Some take it to require advocacy from the anthropologist – that is, active political engagement. Others see it as necessitating an applied anthropology that tries to develop public policy. My understanding of a “public anthropology” is different, in keeping with the Wenner-Gren Foundation’s mission to support basic research. I prefer to speak of “anthropology in public,” and I mean by that the way in which basic research in anthropology gives us significant knowledge about conditions and situations in the public sphere. Like most anthropologists, I believe we have many (partial, perhaps transient, certainly lower-case) truths to impart on public issues from our ongoing research, and I have faith that we can discern important future directions for our research efforts. To take the measure of anthropology’s research accomplishments on the issue of heritage and to discern where next we should put our efforts these, then, are the objectives of the workshop.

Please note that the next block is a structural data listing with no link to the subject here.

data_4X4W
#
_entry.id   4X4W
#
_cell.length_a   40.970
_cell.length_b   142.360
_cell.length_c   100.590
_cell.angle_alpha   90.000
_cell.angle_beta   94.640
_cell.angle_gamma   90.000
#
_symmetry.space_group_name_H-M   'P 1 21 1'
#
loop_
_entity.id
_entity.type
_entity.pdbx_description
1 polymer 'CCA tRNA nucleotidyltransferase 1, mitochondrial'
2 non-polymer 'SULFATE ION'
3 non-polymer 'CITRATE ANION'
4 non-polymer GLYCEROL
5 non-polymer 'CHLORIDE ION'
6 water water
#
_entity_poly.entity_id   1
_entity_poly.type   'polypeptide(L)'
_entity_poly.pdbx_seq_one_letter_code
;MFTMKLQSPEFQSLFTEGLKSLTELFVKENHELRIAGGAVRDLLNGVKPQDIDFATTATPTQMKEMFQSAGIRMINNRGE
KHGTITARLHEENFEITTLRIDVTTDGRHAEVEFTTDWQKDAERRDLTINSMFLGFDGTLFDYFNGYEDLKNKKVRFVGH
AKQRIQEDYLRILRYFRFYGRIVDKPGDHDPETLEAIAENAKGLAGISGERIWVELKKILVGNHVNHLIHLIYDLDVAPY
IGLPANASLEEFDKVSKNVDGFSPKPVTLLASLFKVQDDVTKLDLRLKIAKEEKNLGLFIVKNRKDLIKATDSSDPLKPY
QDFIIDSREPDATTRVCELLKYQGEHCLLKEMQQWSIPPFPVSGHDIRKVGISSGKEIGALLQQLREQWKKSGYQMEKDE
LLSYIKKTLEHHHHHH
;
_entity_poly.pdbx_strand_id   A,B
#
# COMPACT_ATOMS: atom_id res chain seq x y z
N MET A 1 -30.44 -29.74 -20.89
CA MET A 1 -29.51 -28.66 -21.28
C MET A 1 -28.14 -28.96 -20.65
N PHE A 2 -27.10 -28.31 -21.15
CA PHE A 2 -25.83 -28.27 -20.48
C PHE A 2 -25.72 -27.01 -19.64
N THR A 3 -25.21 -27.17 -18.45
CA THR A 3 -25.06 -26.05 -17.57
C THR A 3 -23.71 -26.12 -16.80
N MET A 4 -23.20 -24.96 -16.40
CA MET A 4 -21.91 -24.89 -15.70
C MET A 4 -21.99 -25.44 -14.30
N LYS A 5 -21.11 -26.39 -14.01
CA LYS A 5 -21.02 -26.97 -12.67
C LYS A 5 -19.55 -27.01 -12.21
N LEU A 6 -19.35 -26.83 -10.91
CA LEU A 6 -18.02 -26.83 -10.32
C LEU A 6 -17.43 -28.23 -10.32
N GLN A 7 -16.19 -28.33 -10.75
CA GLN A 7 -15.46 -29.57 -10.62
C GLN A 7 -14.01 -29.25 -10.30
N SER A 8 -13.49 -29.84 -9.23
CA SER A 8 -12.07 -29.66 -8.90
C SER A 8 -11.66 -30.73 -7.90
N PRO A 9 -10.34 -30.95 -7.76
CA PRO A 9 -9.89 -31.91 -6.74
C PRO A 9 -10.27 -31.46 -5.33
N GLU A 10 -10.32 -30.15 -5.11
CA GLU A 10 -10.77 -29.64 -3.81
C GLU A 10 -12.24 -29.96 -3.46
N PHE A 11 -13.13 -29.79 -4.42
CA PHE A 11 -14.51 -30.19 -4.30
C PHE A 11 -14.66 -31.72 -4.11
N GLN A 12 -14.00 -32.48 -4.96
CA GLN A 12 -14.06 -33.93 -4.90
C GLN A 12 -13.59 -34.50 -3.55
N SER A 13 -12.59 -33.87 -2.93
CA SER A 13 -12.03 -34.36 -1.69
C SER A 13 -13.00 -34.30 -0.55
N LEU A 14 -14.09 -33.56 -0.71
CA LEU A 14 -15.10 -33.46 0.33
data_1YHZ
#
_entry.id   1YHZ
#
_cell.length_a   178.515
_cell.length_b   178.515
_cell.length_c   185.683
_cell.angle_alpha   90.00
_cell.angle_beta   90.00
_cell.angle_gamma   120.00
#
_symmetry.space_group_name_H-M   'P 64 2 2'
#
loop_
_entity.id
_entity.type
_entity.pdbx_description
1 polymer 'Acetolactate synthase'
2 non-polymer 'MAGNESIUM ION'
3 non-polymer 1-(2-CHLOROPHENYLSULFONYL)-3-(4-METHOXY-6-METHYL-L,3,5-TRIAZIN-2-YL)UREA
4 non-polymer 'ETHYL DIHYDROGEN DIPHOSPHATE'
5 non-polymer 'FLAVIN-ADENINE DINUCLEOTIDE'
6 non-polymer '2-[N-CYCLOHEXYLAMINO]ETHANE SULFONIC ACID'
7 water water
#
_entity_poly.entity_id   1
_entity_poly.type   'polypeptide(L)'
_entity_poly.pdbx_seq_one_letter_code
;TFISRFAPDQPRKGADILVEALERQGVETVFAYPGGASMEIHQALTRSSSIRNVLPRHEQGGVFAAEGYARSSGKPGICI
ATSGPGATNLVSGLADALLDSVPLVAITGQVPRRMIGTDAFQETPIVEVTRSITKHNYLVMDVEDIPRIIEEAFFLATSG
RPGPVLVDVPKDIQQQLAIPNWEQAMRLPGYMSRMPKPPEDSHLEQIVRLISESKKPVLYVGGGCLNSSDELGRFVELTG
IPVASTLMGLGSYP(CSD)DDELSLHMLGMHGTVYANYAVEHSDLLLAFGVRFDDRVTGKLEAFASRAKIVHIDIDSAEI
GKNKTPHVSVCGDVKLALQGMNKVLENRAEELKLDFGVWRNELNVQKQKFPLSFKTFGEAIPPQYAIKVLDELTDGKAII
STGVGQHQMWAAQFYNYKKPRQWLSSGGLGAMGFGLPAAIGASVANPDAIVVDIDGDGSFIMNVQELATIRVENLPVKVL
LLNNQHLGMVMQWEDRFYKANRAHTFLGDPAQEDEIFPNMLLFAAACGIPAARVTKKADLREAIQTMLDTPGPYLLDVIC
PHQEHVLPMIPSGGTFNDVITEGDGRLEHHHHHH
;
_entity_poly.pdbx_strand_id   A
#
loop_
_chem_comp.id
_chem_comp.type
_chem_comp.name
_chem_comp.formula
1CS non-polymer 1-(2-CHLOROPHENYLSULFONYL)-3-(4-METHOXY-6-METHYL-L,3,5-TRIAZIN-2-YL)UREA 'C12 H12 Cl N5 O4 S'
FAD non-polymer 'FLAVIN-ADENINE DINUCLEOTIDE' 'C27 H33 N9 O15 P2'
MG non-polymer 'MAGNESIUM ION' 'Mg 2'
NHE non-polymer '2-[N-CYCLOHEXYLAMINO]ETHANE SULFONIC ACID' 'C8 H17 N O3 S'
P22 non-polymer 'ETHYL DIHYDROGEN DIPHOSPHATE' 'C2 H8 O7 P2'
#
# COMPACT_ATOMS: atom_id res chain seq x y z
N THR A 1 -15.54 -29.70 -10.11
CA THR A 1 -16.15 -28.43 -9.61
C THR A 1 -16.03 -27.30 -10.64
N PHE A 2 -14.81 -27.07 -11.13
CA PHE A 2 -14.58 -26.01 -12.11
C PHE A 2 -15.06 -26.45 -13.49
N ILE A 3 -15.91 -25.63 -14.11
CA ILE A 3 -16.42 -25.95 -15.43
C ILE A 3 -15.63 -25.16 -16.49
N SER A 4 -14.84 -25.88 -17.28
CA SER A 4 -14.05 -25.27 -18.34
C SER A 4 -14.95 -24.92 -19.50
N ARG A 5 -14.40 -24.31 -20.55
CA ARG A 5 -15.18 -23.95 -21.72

Participants will no doubt address these broad issues through papers using the case materials they have generated in their specific research programs. Our discussions will work up from these most particular case materials to the most general perspectives, in keeping with anthropology’s skill (according to Clifford Geertz) at asking very large questions from very localized knowledge.